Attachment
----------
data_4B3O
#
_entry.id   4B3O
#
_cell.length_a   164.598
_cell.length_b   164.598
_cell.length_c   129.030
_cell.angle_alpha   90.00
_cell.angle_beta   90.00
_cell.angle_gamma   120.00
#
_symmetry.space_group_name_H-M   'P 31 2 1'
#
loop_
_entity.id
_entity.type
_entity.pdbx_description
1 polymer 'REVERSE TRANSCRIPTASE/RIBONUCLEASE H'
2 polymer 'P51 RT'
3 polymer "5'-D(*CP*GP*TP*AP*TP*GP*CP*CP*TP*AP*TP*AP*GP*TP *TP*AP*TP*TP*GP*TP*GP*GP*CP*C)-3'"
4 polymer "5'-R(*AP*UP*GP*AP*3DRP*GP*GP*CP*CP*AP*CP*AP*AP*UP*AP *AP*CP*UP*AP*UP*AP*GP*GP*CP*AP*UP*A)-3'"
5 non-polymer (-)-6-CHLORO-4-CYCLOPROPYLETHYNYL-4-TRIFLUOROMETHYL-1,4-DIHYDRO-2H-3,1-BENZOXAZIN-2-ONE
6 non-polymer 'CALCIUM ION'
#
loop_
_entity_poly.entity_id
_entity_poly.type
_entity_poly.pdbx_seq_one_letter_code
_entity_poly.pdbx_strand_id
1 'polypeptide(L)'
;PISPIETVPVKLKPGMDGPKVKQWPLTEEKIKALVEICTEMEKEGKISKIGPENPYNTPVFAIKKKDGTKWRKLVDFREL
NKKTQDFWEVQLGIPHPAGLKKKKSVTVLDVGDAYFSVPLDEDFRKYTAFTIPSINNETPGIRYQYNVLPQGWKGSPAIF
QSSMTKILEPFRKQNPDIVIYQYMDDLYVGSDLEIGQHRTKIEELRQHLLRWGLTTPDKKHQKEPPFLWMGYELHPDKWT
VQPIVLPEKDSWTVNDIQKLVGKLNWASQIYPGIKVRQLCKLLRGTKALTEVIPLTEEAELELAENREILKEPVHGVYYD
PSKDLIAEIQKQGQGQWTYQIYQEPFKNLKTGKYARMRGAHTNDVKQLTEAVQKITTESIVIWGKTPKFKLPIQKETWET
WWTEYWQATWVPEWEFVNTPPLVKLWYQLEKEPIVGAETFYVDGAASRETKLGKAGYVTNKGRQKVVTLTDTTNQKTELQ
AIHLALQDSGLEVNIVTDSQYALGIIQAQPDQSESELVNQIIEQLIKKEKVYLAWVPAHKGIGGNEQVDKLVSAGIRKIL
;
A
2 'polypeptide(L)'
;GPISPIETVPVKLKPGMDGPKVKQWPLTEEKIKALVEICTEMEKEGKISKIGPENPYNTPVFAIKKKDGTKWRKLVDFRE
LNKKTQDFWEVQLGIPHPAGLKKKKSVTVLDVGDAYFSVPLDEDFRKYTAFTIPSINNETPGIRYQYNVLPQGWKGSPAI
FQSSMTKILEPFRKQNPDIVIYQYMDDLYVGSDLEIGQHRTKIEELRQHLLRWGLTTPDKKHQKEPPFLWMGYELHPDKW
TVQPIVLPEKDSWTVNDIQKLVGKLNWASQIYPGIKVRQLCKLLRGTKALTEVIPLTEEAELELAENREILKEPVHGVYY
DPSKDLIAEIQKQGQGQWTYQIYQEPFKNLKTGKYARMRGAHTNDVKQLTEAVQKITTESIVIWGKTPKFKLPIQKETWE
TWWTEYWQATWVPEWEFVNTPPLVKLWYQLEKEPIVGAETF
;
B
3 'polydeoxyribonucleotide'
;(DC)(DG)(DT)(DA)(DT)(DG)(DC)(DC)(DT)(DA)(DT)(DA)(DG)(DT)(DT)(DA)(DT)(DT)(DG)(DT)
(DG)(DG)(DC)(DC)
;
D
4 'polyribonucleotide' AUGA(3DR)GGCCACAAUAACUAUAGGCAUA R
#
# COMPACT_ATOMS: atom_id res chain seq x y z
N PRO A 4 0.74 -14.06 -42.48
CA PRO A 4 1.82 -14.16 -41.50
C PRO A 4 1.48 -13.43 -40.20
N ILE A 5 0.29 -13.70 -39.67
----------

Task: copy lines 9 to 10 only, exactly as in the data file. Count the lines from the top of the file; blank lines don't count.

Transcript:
_cell.angle_beta   90.00
_cell.angle_gamma   120.00